Leaving Cert results: All you need to know about calculated grades

Confused about standardisation or school profiling? We answer all your questions

How do I get my calculated grade results?
Students will be able to access their grades online using the student portal from 9am. The grades are also being made available to schools at the same time.

To receive your grades, you should again login to the Calculated Grades Student Portal (lc2020.education.gov.ie). A "before you begin guide" will be available on the student portal home page to guide you on how to access your results and print a statement of them.

What information will there be?
You'll be able to view your results online and download or print a "statement of provisional results of Calculated Grades for Leaving Certificate 2020". This is the only way to receive a hard copy of your grades; schools will only be provided with details of results electronically. Formal statements of provisional results will not be issued to schools this year.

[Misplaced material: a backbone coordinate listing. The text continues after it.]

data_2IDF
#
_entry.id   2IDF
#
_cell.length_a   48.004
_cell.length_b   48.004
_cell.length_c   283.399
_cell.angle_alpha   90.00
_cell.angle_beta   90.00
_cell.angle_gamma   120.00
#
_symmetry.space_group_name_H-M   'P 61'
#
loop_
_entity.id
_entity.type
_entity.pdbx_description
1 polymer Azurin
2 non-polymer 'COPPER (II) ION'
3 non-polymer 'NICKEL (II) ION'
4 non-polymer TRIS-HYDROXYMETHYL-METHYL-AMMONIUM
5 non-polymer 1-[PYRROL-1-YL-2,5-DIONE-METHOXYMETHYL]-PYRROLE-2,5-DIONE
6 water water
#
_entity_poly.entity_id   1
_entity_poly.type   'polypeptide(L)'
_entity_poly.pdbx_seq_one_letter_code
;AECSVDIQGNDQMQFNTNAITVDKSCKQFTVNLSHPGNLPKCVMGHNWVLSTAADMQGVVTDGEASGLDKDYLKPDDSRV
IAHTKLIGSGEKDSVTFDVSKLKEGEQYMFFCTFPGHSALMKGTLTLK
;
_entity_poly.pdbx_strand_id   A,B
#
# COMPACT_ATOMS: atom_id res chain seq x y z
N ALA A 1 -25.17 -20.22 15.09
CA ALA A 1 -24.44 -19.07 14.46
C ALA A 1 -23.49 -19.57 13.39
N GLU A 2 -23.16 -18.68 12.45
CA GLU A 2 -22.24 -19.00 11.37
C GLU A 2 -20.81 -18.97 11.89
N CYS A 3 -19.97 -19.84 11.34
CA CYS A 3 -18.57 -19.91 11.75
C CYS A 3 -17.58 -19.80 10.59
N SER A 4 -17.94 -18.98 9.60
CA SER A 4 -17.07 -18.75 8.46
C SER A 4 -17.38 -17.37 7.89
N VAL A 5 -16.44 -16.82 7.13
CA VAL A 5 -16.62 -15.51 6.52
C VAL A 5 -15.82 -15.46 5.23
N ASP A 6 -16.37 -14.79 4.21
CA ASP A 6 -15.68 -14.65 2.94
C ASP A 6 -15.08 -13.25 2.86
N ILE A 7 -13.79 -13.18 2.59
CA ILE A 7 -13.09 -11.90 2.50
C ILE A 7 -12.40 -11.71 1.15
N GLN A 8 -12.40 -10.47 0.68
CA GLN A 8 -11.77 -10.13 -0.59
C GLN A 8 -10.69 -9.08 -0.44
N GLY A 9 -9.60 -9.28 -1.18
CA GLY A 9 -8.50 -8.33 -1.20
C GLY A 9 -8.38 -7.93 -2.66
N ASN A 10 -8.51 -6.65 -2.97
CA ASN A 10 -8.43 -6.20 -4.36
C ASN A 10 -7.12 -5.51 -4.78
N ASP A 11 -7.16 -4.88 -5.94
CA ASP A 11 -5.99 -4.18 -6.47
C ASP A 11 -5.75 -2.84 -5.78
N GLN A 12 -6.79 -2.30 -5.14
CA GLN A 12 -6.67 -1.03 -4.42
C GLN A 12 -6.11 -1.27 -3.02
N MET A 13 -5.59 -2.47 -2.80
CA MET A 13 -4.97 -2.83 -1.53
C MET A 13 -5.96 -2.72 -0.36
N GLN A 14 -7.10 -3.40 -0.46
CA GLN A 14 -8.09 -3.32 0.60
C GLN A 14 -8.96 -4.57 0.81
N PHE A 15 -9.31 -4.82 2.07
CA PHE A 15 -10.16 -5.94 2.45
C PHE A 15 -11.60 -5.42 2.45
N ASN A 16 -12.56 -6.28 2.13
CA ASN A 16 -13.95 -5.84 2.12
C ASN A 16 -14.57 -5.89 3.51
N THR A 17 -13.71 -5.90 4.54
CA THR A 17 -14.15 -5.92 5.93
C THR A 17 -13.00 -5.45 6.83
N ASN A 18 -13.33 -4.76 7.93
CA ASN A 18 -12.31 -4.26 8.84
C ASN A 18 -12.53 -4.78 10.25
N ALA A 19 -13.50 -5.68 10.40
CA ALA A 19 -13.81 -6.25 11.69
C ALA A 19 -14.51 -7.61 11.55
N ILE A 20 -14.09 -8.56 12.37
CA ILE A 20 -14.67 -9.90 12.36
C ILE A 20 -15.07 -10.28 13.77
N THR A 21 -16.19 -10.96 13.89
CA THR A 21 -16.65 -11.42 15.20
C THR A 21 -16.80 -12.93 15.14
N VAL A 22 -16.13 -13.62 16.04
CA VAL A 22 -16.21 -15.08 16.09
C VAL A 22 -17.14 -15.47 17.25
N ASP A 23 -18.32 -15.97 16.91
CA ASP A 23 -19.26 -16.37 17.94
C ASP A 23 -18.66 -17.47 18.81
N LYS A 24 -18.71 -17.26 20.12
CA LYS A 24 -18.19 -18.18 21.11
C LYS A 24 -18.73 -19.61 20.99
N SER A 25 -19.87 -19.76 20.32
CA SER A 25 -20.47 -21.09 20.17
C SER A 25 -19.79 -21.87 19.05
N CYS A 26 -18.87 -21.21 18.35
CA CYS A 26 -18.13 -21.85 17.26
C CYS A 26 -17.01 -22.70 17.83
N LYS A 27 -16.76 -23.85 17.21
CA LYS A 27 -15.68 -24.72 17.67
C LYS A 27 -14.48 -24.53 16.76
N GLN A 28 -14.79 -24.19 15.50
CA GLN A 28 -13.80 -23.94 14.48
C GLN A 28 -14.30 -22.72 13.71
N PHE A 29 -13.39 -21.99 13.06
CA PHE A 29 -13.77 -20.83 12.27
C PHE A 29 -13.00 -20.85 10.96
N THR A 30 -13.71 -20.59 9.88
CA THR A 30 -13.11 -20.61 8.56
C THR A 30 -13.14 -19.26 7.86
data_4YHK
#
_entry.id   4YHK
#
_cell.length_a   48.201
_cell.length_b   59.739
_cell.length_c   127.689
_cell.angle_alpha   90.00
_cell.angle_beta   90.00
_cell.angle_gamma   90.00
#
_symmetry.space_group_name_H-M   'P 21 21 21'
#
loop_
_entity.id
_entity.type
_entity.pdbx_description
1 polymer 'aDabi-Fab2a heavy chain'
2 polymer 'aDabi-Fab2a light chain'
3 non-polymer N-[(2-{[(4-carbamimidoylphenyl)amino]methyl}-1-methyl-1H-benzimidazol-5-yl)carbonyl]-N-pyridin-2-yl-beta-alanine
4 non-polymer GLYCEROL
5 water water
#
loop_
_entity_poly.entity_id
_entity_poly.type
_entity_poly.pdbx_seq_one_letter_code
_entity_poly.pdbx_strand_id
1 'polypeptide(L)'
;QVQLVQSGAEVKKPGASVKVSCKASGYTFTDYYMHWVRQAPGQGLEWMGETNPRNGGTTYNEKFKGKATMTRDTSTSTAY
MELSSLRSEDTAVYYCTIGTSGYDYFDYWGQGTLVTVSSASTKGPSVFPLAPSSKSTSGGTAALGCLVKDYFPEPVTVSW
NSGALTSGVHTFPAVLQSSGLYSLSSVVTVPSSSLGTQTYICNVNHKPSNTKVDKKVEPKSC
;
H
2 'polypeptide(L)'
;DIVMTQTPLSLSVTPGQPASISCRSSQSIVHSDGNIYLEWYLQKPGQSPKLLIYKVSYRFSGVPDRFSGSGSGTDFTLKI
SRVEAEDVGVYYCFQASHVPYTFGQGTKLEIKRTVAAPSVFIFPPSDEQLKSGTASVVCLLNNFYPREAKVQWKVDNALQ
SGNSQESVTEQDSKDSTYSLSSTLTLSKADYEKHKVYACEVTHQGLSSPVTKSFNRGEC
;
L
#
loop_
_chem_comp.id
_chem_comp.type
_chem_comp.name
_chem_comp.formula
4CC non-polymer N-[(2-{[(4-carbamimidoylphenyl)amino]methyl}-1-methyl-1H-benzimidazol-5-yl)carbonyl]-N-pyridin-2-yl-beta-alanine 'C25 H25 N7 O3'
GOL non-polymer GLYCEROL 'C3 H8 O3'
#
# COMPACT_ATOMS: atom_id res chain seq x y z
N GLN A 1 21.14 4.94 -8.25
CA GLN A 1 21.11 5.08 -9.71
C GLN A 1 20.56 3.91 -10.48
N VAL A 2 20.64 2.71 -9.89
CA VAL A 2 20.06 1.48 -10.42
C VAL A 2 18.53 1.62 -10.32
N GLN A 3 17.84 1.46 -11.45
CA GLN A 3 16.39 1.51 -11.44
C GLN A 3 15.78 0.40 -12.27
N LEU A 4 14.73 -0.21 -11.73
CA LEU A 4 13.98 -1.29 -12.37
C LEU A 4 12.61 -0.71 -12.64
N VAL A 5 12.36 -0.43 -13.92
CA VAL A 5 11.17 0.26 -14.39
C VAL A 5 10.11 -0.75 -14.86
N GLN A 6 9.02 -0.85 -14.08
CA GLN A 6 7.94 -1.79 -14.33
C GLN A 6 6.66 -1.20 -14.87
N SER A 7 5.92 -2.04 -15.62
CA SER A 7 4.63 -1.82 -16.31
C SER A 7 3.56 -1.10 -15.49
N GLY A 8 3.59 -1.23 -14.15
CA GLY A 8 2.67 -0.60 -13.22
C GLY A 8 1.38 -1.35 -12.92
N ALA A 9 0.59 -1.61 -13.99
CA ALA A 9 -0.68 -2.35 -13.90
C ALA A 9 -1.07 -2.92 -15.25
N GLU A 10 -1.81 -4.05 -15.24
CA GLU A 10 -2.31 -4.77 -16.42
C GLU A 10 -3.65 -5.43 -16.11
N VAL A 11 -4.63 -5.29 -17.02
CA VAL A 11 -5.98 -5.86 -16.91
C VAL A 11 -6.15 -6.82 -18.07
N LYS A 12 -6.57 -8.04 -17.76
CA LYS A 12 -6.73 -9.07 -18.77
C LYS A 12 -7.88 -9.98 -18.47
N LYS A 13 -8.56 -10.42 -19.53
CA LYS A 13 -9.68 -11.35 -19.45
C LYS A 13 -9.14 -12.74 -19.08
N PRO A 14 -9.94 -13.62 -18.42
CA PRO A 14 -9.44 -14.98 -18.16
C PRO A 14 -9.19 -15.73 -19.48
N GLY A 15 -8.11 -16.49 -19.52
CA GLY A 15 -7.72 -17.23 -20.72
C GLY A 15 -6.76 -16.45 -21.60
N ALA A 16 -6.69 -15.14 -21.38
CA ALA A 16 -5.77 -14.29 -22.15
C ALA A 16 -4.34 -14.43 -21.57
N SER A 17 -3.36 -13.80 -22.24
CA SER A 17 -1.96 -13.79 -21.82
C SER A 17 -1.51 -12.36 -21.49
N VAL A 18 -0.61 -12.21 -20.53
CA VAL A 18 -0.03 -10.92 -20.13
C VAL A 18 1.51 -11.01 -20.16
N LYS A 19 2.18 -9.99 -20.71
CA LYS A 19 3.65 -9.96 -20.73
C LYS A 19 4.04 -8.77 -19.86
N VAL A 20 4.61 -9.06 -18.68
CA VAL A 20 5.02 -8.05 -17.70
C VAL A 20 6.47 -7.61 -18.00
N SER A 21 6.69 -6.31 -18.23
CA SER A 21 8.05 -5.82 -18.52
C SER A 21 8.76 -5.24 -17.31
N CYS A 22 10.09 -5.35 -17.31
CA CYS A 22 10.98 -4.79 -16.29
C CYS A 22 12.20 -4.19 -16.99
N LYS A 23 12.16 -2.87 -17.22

The student portal will reopen on September 14th at 9am and will provide you with the subject percentage marks you were awarded by the calculated grades process. You may also access the estimated percentage marks provided by your schools. You can appeak any results online to get a re-check.


How did students fare under the new system this year?